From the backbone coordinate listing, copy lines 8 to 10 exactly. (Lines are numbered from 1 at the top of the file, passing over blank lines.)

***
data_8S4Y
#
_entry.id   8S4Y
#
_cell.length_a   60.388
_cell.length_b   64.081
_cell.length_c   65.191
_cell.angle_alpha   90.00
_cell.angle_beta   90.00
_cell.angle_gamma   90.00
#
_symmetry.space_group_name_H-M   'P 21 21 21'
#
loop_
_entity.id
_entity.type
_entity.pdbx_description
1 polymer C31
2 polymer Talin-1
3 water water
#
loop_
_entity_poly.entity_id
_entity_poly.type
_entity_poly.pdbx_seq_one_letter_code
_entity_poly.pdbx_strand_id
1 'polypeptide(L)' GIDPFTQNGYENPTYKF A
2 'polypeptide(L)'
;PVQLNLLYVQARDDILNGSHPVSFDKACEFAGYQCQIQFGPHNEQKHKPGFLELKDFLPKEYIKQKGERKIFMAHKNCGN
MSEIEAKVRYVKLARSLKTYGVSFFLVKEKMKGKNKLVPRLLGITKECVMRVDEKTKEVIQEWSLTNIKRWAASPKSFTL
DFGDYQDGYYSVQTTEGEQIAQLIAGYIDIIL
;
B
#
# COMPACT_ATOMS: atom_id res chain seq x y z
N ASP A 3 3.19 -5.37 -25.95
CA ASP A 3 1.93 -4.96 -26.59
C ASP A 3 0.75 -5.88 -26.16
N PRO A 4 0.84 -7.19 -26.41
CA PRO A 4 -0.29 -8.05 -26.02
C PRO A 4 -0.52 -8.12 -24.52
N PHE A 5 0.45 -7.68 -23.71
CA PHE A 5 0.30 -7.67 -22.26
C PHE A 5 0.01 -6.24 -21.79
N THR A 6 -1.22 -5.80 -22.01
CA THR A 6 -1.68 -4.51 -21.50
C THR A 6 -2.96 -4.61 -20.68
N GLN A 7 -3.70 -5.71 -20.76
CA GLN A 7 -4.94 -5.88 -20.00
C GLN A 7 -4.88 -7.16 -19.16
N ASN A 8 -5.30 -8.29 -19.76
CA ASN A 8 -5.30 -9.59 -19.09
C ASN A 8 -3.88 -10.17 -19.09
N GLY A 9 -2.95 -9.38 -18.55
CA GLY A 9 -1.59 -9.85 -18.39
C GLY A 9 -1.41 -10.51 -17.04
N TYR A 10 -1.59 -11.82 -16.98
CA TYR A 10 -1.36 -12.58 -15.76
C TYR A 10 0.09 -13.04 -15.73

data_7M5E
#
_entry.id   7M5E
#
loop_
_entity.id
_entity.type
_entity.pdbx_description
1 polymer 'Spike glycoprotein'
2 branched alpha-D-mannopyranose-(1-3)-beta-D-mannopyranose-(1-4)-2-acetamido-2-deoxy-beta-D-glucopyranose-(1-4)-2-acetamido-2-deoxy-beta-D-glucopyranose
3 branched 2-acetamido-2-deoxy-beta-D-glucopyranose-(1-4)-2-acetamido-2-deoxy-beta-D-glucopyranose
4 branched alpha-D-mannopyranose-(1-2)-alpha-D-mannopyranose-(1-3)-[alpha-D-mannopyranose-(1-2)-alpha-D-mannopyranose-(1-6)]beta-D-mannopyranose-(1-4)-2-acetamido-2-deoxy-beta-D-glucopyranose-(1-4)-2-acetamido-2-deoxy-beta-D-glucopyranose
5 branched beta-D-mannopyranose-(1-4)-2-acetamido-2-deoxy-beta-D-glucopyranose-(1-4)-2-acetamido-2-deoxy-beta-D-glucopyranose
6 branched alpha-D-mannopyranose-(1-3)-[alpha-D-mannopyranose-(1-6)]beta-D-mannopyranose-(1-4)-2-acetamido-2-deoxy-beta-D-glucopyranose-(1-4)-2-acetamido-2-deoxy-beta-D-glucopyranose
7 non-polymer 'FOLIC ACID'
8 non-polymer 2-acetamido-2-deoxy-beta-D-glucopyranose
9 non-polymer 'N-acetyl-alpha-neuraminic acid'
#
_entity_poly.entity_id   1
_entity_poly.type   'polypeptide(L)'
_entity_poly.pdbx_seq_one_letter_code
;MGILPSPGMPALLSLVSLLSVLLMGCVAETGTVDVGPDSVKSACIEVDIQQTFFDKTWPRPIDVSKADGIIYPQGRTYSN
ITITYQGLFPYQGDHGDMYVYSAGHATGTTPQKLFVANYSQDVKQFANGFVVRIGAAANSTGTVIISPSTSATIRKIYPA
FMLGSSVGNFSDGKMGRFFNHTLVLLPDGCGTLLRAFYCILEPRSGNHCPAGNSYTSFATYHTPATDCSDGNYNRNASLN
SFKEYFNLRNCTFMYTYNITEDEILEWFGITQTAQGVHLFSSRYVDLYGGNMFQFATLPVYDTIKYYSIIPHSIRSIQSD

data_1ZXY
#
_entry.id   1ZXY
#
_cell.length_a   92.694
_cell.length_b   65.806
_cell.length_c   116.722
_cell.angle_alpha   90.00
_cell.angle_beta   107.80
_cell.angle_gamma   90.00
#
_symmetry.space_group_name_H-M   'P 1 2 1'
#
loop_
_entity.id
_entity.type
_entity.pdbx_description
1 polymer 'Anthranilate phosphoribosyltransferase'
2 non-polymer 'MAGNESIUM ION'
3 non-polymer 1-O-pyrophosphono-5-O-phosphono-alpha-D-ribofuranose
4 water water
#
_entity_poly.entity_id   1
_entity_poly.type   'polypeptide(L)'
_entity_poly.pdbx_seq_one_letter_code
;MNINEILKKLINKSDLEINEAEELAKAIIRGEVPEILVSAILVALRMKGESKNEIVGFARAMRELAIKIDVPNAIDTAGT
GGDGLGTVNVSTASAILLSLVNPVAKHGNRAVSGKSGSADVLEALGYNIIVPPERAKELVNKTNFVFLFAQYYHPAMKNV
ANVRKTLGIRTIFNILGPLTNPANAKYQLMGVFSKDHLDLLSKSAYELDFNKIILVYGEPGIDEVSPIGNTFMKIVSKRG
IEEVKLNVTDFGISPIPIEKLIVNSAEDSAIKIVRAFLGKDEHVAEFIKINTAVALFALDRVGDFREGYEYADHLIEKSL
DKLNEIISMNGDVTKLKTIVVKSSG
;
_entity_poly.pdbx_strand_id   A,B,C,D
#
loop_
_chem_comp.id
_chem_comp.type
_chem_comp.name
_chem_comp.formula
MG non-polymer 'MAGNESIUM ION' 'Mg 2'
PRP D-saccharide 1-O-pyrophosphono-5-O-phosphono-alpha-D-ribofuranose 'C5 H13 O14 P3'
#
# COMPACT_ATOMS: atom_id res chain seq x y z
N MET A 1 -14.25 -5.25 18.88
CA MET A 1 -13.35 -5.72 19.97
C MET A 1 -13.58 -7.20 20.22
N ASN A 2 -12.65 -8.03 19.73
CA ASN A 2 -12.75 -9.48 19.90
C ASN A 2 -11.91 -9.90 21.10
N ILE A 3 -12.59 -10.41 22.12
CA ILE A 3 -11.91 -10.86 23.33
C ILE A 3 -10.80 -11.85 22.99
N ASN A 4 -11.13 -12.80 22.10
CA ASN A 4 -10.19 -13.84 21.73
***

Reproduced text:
_cell.angle_alpha   90.00
_cell.angle_beta   90.00
_cell.angle_gamma   90.00